CHICAGO -- Playboy is upping its budget for online content, according to a 10-K filing reported Monday by the Washington Post.
The newspaper said the filing included information that didn't appear in the company's recent fourth-quarter earning report or call with investors. In 2008, Playboy raised production costs for online and mobile programming to $7 million, an increase of 25 percent.
According to the filing, those costs account for 14 percent of total production expenses, a 9 percent increase from 2007. A good part of that money went to the creation of webisode vignettes, the Post reported, including a series, sponsored by Audio, about three college interns working at Playboy's New York City offices.
The filing is anchored by the company staying true to the legacy of Playboy's image and its world-famous bunny trademark.
"We believe that our trademarks, particularly the Playboy name and Rabbit Head Design, and other proprietary rights are critical to our success, growth potential and competitive position," the company stated. "Accordingly, we devote substantial resources to the establishment and protection of our trademarks and other proprietary rights."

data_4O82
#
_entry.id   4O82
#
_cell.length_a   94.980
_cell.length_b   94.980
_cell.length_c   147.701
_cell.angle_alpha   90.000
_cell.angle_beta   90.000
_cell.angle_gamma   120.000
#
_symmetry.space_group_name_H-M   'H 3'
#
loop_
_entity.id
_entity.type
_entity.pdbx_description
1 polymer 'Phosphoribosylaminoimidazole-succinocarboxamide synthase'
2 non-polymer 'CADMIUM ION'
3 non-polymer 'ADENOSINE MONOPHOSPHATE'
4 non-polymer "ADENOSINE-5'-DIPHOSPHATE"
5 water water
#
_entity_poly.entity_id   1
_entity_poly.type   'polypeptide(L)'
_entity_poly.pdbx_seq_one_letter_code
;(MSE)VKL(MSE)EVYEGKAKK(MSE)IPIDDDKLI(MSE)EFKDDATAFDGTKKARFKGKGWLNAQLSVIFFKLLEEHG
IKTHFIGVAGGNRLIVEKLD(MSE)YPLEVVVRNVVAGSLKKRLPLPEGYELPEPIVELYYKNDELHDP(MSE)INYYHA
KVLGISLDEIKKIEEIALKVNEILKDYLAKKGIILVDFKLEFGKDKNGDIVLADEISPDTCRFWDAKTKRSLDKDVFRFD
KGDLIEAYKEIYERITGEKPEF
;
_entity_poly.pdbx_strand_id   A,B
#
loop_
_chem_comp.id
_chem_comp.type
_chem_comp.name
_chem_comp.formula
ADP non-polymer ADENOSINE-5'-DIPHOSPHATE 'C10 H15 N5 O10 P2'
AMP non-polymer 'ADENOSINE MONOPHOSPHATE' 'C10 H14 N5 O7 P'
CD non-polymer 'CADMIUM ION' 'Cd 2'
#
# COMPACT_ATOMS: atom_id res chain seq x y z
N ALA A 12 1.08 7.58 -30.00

To that effect, it appears the company may well take a more aggressive stance globally against copyright infringement, though it could well deter business operations.
"Our actions to establish and protect our trademarks and other proprietary rights, however, may not prevent imitation of our products by others or prevent others from claiming violations of their trademarks and proprietary rights by us," the filing said.
"Any infringement or related claims, even if not meritorious, may be costly and time-consuming to litigate, may distract management from other tasks of operating the business and may result in the loss of significant financial and managerial resources, which could harm our business, financial condition or operating results.
These concerns are particularly relevant with regard to those international markets, such as China, in which it is especially difficult to enforce intellectual property rights."
The company also addressed its status on the New York Stock Exchange, suggesting it could be delisted should the price per share of common stock fall below NYSE requirements.
This could happen if Playboy's average global market capitalization for 30 consecutive trading days is less than $75 million and, at the same time, total stockholders' equity is less than $75 million. The company would have 18 months to take corrective action.
While the NYSE has temporarily suspended its $1.00 minimum stock price requirement until June 30, 2009, Playboy said, "There can be no assurance that we will meet the NYSE's continued listing standards or that the NYSE will not act to suspend trading in our common stock and initiate delisting procedures."
Playboy 's online revenue dropped 24 percent in 2008 to $15.6 million. For more on the company's Q4 earnings, see AVN Online's February report, as well as industry experts addressing the future of Playboy.